Saturday, October 20, 2012

Porch Column Bases 3: Making and replacing the bases

I haven't written much in the past few weeks because we've been on a tear trying to get a few outdoor projects done before it gets too cold to paint. I was working so hard I didn't even take any photographs of our attempt to patch a rotten fascia under the gutter on the studio addition, and then put up a run of cedar shingle siding between the fascia and window frame. That was one long couple of days and I have no idea if the patch will hold.

But, off and on, I've been working on the porch column bases. I say I. We've actually been working on this one together. And we've been forced to work somewhat backwards, because of the rainy, cold October we're having. In any case, it's been so long since I started this project, let me remind you where we've been.

Here I described the very first day of work, which resulted in one column with an incorrectly replaced square base, like so:

Here I describe the day of work that ended in the removal of a sample round base, to be sent off to a millworking company for reproduction as sextuplets.

And, the enormous amount of work it was to remove all 9 nails that had been countersunk in the 9 vertical elements of the column, which resulted in 9 big ugly gashes in the bottom of the column, like so:

Now, you're caught up. While we were hard at work on the bathroom, the sextuplet clones arrived, along with the original base I'd removed:

And, there they sat for several weeks, while the weather got more and more refreshingly colder and the bathroom got renovated.

We were very pleased with them -- they look just like the original. True clones. Except that they're made of cypress and the originals were cedar.

And, I had the reproductions made with a hollow core, to allow air flow, hopefully lengthening the time between this replacement and the next.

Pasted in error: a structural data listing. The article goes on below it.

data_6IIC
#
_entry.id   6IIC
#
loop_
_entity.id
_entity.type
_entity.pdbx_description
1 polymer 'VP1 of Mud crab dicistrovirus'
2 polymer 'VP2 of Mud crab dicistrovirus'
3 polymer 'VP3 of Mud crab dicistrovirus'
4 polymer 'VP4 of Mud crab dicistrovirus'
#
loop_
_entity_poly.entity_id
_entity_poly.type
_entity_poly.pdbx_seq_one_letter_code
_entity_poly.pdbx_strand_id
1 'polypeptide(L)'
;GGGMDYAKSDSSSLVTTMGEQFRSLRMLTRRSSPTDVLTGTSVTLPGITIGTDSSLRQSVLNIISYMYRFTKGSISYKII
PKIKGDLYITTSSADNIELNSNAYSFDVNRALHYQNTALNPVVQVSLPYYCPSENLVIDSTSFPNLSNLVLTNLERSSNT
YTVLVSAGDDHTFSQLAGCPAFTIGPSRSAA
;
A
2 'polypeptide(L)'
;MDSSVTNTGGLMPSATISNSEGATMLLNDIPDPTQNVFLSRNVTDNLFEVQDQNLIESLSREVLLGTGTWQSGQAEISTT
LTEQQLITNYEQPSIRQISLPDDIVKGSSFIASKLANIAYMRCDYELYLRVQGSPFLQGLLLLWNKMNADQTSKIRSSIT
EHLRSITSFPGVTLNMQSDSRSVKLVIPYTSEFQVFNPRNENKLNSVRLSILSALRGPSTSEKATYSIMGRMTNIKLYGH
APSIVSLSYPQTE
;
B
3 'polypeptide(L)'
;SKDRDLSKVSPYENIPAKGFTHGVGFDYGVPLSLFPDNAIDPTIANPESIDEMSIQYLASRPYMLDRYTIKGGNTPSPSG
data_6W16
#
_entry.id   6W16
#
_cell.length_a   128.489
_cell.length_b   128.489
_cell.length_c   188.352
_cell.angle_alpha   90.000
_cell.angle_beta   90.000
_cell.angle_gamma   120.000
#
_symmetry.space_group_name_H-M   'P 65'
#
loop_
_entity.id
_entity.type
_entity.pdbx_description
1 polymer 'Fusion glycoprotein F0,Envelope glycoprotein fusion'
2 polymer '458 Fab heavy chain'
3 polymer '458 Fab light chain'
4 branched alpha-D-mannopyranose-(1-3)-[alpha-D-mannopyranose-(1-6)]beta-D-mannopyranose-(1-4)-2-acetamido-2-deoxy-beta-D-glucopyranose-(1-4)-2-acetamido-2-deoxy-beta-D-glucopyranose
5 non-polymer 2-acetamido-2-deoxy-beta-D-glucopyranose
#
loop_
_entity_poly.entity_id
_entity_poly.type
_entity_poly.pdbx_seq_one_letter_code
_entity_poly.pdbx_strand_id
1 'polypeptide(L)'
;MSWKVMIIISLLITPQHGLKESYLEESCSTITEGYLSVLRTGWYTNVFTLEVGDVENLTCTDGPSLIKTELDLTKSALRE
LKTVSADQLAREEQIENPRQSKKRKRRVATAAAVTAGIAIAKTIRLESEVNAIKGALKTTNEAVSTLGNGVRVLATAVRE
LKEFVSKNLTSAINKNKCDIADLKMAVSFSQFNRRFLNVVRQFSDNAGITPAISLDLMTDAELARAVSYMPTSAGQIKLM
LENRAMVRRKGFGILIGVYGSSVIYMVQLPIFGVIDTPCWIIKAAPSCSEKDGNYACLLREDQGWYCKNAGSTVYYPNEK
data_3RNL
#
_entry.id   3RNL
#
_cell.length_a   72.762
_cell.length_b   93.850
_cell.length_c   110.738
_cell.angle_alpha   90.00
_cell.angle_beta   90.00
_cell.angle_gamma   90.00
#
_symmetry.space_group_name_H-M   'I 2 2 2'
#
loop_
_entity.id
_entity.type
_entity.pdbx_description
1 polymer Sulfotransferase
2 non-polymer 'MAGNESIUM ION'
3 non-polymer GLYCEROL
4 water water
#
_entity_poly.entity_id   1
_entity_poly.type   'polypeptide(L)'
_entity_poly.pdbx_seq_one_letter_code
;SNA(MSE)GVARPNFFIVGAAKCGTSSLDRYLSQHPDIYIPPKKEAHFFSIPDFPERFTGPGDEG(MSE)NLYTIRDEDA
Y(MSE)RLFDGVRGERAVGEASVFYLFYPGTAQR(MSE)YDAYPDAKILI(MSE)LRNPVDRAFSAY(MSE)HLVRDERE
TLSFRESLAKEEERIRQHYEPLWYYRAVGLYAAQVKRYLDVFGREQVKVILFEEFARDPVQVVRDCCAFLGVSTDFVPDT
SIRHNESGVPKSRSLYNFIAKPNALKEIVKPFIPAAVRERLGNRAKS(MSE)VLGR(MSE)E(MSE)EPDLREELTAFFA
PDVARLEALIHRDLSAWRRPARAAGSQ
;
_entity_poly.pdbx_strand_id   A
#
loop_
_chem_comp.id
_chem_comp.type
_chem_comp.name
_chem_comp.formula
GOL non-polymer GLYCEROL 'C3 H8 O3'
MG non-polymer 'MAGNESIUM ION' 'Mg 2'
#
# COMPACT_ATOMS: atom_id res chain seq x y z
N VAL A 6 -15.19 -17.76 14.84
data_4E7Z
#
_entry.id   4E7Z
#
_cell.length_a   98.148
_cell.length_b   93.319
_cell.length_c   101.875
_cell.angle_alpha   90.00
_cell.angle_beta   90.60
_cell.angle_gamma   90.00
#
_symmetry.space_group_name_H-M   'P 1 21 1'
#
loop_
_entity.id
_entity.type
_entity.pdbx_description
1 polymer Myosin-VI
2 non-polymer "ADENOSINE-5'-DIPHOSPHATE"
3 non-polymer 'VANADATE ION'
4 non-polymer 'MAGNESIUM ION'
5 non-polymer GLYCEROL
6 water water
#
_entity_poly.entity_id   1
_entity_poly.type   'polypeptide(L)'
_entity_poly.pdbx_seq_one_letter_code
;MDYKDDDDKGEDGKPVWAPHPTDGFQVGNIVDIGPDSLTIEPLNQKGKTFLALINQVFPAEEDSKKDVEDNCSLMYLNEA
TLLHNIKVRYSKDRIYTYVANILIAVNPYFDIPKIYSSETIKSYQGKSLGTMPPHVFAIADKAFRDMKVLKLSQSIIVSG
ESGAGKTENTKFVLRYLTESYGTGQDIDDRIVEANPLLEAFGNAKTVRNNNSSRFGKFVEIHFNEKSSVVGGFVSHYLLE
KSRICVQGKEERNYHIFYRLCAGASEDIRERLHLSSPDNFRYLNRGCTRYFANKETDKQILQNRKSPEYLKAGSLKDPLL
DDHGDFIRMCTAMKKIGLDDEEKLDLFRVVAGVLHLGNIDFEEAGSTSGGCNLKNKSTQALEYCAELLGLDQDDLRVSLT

The original, bottom round ring shows a band of blue paint. And I've been pondering whether to pick out that ring in blue or some other color. No decision yet.

Also, while Dan was here with his knowledge of construction and his nifty miter saw (I want one of those!), I picked his brain for the best way to fashion hollow square bases. We decided to go with 1x3 cedar, and underneath that, 1/2" thick 3x3 feet, to lift the square base off the porch floor and allow for total air circulation.

We got the wood when we went up to the lumber yard for the bathroom trim, and one day, when Dan had the miter saw set up, I whipped out pieces for six square bases.

After he'd gone, and the bath was (more or less) done, I turned my attention back to this project, and, one evening after work, glued together the six bases on the dining room table:

Then, another evening two weeks ago or so, we nailed them together, one nail on each corner, just to keep the mitered ends from splitting apart from the weight of the columns.

Then, we glued and nailed the six round bases together:

You can see I only used two nails. I don't want to put someone else through the agony I've had of trying to pry these things apart, when they need to be replaced next time. I have NO intention of being here when that happens, but still (or just in case, that is!).

Then, one night, we glued all the little feet onto the square bases.

And, then, the next night, we tapped in very thin nails, to keep the feet in place and provide a little extra solidity to the miter.

And then, last weekend, while we were working on repairing the fascia under the studio gutter, I took some time to caulk the round bases, where the two pieces are joined with glue. Also, I don't show it, but on the square bases, I counter sunk and puttied the nails.

Then, last weekend, I started priming. One side and then the other.

While Capel went riding in the neighbor's borrowed Ural.

Well, that's not all he did. After we'd finished patching the back wall of the studio, we spent the entire afternoon and evening on Sunday scraping and painting the columns (not the bases), because I am worried that we're running out of good painting weather. And I epoxyed, sanded and painted the column with the 9 ugly gashes from digging out nails. It looks as good as new.